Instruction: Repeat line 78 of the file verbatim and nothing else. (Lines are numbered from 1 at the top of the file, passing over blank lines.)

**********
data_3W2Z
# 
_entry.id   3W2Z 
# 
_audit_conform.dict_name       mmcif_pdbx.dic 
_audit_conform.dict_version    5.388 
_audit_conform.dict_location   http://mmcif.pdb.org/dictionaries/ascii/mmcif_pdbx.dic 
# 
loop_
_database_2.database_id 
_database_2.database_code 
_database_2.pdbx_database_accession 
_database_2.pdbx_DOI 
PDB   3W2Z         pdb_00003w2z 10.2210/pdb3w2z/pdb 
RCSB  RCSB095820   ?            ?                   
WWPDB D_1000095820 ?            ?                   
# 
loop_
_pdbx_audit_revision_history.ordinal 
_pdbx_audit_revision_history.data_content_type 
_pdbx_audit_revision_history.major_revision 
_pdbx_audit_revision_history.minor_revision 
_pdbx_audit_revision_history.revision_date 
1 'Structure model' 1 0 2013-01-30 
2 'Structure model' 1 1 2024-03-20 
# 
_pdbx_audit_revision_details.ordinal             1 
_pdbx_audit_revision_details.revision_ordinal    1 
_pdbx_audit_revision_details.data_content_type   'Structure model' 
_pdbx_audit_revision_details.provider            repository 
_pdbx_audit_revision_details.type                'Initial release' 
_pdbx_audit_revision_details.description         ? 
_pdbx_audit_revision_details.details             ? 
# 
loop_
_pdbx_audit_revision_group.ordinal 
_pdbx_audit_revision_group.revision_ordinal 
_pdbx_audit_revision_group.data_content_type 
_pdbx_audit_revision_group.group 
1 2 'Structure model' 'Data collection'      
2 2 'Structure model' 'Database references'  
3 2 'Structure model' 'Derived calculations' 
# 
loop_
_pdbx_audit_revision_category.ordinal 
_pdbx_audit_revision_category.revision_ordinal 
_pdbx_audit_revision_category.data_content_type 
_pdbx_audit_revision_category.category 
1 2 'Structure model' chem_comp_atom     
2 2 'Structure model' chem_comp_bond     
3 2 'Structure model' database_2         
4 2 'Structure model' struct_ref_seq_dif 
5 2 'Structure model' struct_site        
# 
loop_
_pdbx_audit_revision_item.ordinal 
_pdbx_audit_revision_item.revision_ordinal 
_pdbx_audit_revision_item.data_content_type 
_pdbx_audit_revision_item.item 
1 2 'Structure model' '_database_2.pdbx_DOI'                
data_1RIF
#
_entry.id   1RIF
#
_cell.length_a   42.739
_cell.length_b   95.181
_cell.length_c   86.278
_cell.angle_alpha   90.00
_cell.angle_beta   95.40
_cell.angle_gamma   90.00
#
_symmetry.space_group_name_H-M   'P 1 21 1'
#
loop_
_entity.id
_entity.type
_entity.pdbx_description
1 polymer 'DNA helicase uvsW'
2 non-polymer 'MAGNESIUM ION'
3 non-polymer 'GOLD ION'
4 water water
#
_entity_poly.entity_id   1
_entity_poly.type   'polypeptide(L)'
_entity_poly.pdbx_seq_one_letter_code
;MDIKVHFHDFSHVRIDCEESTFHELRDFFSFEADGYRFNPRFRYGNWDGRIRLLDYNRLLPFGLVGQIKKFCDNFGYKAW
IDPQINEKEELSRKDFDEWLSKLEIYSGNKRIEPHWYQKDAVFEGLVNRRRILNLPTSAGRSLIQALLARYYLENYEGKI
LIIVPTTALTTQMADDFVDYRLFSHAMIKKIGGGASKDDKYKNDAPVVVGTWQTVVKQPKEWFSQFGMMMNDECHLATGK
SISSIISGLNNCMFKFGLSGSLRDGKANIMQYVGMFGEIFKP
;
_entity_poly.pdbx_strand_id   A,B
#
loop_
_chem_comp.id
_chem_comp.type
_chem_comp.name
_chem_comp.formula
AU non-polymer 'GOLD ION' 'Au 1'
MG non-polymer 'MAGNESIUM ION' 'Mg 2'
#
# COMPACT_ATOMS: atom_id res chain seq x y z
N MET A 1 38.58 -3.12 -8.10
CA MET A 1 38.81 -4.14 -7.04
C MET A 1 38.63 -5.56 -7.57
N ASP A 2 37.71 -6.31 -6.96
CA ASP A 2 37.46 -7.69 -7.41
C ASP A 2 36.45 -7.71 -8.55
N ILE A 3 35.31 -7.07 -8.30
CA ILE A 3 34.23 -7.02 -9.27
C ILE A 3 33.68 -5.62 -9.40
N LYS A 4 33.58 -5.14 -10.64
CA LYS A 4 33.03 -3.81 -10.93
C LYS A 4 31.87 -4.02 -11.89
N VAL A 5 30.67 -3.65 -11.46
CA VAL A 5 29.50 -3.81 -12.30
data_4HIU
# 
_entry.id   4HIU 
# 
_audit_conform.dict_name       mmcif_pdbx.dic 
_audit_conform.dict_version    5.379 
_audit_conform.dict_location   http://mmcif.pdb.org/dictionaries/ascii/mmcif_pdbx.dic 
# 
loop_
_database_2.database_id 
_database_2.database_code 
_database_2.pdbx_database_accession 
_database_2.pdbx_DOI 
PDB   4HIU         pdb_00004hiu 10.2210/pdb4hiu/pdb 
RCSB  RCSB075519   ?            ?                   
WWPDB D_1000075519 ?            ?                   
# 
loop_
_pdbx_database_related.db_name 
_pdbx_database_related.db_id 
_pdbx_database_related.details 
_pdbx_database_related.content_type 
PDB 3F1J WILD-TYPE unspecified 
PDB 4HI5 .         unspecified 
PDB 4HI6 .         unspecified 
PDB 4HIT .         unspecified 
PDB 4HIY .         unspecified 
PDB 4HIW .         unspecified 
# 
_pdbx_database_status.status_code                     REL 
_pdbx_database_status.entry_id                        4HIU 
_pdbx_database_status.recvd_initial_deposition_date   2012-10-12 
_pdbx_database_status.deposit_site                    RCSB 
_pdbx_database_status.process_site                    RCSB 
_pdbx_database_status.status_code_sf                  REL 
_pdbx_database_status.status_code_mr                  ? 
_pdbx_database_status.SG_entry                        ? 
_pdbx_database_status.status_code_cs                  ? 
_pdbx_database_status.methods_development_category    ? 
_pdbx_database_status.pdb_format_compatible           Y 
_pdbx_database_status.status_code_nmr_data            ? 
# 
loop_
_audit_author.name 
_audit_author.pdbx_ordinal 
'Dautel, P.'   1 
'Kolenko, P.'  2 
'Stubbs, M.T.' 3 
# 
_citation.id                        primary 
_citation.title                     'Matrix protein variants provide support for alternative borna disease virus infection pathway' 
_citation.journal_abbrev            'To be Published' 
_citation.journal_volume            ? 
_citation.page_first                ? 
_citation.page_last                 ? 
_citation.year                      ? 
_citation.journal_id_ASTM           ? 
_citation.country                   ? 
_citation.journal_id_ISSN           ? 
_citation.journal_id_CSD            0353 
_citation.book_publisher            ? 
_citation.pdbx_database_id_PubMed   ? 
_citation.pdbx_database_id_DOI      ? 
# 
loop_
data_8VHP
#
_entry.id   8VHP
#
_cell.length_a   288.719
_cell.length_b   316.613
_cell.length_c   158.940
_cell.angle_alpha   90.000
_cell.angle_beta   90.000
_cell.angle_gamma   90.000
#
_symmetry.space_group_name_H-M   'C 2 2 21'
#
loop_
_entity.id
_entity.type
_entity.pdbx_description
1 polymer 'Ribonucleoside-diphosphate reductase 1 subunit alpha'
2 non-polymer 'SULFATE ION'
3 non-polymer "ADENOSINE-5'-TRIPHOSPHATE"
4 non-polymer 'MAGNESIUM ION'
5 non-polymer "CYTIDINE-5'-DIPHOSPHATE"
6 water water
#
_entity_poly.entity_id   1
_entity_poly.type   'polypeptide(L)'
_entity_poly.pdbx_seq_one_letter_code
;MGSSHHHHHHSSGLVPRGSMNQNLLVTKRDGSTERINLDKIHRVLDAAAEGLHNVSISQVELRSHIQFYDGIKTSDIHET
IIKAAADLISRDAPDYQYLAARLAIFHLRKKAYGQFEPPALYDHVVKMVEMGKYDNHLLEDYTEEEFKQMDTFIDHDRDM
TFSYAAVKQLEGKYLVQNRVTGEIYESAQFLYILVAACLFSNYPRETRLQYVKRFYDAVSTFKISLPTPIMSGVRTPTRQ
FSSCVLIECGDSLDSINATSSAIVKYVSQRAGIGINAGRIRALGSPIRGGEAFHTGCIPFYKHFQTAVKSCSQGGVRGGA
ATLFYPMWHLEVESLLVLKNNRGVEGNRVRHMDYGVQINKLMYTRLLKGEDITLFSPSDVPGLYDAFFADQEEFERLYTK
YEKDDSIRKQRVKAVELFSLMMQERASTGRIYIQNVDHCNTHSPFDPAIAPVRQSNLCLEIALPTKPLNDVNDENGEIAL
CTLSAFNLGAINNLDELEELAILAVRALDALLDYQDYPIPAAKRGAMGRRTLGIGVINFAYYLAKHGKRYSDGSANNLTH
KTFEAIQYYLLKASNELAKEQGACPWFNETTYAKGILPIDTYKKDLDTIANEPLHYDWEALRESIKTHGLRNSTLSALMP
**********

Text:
1 polymer 'DNA helicase uvsW'